'A gift given by the mountains': Hiker captures footage of her own personal rainbow orb

A long-time hiker who had taken to the mountains of Western Washington to get away and recharge after a tough morning found herself smack dab in the middle of a unique weather event.

PORT ANGELES, Wash. -- A long-time hiker who had taken to the mountains of Western Washington to get away and recharge after a tough morning found herself smack dab in the middle of a unique weather event: A Brocken Spectre.

Nikki Klein was up at the Visitor's Center at Hurricane Ridge, located high atop the Olympic Mountains on Oct. 11 and had been sitting in a meadow by herself for a couple of hours watching the wind interact with the clouds and taking a few videos "so I wasn't tempted to fall into my phone," she says.

"As the sun started to get lower, I decided that I would climb the ridge behind me to get a different view of the mountains for sunset," she said. "I picked a spot off the trail on the ridge where I could see 360 degrees around me and sat down."

Another hiker came by and stopped to chat for a bit.

"We talked for a few minutes about mountain things and how beautiful it was, and then he mentioned that there was a rainbow behind me," she said. "I turned around to see the ball-shaped rainbow with a silhouette in the center."

She said she stood up quickly-- and the rainbow moved with her. 

"I began taking pictures as quickly as I could, thinking that it would vanish, but to my joy, it stayed for about 30 minutes."

The fellow hiker also had his own personal display too.      

"(We) just reveled in the experience playing with our shadows and learning that he had his very own rainbow shadow orb.  He couldn't see mine, and I couldn't see his and we did not interact or interfere with each other's unless we crossed paths.  It was the most amazing thing… and I was just enthralled drinking in this gift I had been given by the mountains."

Only you can see your own display

Brocken Spectres are part of what's known as a "glory" effect in atmospheric optics. 

"Glories appear when light hits the little water droplets making up clouds or fog," according to NOAA. "The light separates out into the different colors that make it up, the same way it does in a rainbow. Because of the way light bounces around in the droplets, we get a small series of circles instead of a big arcing bow."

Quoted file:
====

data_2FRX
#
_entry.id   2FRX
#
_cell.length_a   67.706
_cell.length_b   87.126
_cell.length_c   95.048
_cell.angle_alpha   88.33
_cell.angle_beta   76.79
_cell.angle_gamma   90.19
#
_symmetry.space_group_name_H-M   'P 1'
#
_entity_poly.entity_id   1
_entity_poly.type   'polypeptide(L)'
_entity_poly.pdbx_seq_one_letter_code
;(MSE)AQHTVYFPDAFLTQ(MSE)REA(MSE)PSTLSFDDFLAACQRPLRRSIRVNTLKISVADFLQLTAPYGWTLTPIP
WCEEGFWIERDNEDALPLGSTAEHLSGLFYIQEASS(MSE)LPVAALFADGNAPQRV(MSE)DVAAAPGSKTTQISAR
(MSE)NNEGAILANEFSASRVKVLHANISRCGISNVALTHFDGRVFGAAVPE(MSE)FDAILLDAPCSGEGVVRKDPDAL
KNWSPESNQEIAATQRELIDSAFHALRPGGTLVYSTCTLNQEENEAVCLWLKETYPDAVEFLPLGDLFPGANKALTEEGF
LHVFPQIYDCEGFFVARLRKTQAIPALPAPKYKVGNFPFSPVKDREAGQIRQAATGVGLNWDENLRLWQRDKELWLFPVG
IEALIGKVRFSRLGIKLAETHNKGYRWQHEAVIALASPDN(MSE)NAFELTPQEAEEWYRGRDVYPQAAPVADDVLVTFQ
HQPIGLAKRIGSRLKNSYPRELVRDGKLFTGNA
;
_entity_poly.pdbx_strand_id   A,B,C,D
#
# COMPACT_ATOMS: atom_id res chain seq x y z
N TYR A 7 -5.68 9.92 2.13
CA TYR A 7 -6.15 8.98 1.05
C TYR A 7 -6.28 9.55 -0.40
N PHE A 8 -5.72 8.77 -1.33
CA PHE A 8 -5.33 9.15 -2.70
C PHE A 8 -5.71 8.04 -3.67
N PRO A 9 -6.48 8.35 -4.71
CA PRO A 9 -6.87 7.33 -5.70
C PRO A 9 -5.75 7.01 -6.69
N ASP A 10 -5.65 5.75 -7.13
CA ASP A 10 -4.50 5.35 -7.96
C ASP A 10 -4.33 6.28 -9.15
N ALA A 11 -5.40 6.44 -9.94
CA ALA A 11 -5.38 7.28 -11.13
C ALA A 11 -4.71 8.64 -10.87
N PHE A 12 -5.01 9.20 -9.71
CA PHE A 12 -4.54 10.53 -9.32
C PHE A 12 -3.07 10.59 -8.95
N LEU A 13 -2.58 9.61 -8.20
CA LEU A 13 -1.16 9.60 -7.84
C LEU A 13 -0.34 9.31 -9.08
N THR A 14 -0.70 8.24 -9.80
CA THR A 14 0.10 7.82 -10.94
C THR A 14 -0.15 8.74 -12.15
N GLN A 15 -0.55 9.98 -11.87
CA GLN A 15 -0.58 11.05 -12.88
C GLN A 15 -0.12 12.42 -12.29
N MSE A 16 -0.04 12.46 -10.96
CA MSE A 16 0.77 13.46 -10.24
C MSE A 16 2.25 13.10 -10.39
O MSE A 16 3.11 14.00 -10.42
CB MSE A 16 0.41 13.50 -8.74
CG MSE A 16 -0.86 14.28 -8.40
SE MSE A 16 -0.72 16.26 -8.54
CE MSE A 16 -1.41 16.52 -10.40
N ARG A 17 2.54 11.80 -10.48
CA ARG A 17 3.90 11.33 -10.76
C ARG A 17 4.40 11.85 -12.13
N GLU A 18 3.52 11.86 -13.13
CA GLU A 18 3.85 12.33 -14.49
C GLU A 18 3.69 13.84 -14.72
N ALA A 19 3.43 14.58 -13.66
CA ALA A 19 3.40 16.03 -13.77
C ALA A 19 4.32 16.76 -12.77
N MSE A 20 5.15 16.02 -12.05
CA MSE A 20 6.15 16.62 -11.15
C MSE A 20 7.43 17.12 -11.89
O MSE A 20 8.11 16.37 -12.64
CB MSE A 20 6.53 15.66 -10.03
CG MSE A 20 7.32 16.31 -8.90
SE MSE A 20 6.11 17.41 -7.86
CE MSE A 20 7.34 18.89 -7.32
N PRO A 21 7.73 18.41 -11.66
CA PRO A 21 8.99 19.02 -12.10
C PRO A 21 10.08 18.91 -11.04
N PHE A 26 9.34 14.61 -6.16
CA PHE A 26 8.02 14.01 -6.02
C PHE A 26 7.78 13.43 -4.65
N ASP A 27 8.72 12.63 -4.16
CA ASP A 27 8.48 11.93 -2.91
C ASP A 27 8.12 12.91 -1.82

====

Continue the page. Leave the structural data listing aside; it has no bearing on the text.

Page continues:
And the shadow effect is what makes up the Brocken Spectre.  Legend says the aura gets its name from an unfortunate sighting on Brocken peak, which is the highest peak in Germany's northern mountains. 

"(The spectre) occurs when someone is close to the edge of a layer of fog or cloud, and able to look down in the opposite direction of the sun to see their shadow projected on the cloud," says associate scientist Michael Kavulich, Jr. with the National Center for Atmospheric Research. "Because the observer's shadow is projected through the 3-dimensional volume of the fog, rather than on a solid surface like we are used to, the shadow cast by objects further away from your eyes will appear ‘larger’ than it seems like they should, just like two parallel lines such as train tracks will appear further apart the closer they are to you."

He says because of this, "your personal shadow can feature very long and distorted arms and legs, appearing as a shadowy, inhuman ‘Spectre’ that mirrors your movements."

Glories are unique to your eye's position, and it's why the other hiker couldn't see her glory but could see his own. 

How to make your own ‘Brocken Spectre’

Kavulich says you can replicate the Brocken Spectre shadow effect with a bright spotlight on a foggy night. Stand in front of the light, and then look behind you.

"The effect will be most pronounced if there is a long distance through the fog that your shadow travels, so try to do it with a spotlight or other bright, small single light source pointing out into the fog," he says. 

Video struck a chord across the globe

Klein knew she had witnessed something special, and when she posted the photos to social media, the world soon took notice.

"It has been kind of a runaway train since then," she said. She's received messages from religious and spiritual groups from around the world, interested scientists and weather experts, "and everything in between."

"I've received messages saying everything from that I'm 'extremely blessed' to 'are you sure you didn't die up there?' " she said. "It seems to be very inspiring to a lot of people so I'm really happy that I could capture my special gift from the mountains and share it."